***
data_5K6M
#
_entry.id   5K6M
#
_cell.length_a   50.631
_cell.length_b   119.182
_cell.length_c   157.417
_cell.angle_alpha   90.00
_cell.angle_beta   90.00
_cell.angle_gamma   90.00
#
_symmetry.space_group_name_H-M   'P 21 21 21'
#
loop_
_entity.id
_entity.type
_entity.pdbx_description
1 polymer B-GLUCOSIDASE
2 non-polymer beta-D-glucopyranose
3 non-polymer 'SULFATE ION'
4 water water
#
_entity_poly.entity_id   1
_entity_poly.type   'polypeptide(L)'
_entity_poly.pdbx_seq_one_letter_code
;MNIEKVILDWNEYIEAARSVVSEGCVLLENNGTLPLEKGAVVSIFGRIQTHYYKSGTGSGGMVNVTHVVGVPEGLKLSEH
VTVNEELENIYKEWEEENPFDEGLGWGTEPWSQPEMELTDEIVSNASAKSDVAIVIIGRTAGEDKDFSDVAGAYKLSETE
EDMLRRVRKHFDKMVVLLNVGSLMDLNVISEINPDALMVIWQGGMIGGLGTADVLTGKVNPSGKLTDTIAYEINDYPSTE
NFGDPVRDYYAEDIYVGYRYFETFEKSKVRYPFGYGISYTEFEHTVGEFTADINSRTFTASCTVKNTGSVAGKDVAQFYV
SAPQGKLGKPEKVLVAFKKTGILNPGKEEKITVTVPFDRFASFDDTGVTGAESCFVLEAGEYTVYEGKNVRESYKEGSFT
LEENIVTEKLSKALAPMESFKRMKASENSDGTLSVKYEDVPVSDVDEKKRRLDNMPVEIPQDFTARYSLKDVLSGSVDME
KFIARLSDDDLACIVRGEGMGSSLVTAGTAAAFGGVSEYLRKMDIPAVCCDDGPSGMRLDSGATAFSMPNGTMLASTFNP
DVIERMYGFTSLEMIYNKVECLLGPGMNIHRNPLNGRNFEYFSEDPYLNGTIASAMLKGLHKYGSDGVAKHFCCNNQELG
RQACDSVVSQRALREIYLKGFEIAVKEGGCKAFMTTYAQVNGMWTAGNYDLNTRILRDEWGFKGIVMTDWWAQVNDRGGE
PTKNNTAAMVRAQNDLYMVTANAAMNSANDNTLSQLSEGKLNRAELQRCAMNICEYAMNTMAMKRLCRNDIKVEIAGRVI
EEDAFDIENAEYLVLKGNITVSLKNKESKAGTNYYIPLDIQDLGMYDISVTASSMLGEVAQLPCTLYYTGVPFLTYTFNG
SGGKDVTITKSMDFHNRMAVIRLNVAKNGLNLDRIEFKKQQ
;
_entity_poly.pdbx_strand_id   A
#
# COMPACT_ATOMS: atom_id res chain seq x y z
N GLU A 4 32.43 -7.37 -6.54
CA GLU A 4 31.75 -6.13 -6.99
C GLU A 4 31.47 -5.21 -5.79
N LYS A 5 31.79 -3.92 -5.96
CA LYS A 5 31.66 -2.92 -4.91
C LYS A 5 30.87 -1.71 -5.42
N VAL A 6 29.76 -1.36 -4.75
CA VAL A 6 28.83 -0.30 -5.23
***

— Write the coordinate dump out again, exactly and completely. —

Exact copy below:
data_5K6M
#
_entry.id   5K6M
#
_cell.length_a   50.631
_cell.length_b   119.182
_cell.length_c   157.417
_cell.angle_alpha   90.00
_cell.angle_beta   90.00
_cell.angle_gamma   90.00
#
_symmetry.space_group_name_H-M   'P 21 21 21'
#
loop_
_entity.id
_entity.type
_entity.pdbx_description
1 polymer B-GLUCOSIDASE
2 non-polymer beta-D-glucopyranose
3 non-polymer 'SULFATE ION'
4 water water
#
_entity_poly.entity_id   1
_entity_poly.type   'polypeptide(L)'
_entity_poly.pdbx_seq_one_letter_code
;MNIEKVILDWNEYIEAARSVVSEGCVLLENNGTLPLEKGAVVSIFGRIQTHYYKSGTGSGGMVNVTHVVGVPEGLKLSEH
VTVNEELENIYKEWEEENPFDEGLGWGTEPWSQPEMELTDEIVSNASAKSDVAIVIIGRTAGEDKDFSDVAGAYKLSETE
EDMLRRVRKHFDKMVVLLNVGSLMDLNVISEINPDALMVIWQGGMIGGLGTADVLTGKVNPSGKLTDTIAYEINDYPSTE
NFGDPVRDYYAEDIYVGYRYFETFEKSKVRYPFGYGISYTEFEHTVGEFTADINSRTFTASCTVKNTGSVAGKDVAQFYV
SAPQGKLGKPEKVLVAFKKTGILNPGKEEKITVTVPFDRFASFDDTGVTGAESCFVLEAGEYTVYEGKNVRESYKEGSFT
LEENIVTEKLSKALAPMESFKRMKASENSDGTLSVKYEDVPVSDVDEKKRRLDNMPVEIPQDFTARYSLKDVLSGSVDME
KFIARLSDDDLACIVRGEGMGSSLVTAGTAAAFGGVSEYLRKMDIPAVCCDDGPSGMRLDSGATAFSMPNGTMLASTFNP
DVIERMYGFTSLEMIYNKVECLLGPGMNIHRNPLNGRNFEYFSEDPYLNGTIASAMLKGLHKYGSDGVAKHFCCNNQELG
RQACDSVVSQRALREIYLKGFEIAVKEGGCKAFMTTYAQVNGMWTAGNYDLNTRILRDEWGFKGIVMTDWWAQVNDRGGE
PTKNNTAAMVRAQNDLYMVTANAAMNSANDNTLSQLSEGKLNRAELQRCAMNICEYAMNTMAMKRLCRNDIKVEIAGRVI
EEDAFDIENAEYLVLKGNITVSLKNKESKAGTNYYIPLDIQDLGMYDISVTASSMLGEVAQLPCTLYYTGVPFLTYTFNG
SGGKDVTITKSMDFHNRMAVIRLNVAKNGLNLDRIEFKKQQ
;
_entity_poly.pdbx_strand_id   A
#
# COMPACT_ATOMS: atom_id res chain seq x y z
N GLU A 4 32.43 -7.37 -6.54
CA GLU A 4 31.75 -6.13 -6.99
C GLU A 4 31.47 -5.21 -5.79
N LYS A 5 31.79 -3.92 -5.96
CA LYS A 5 31.66 -2.92 -4.91
C LYS A 5 30.87 -1.71 -5.42
N VAL A 6 29.76 -1.36 -4.75
CA VAL A 6 28.83 -0.30 -5.23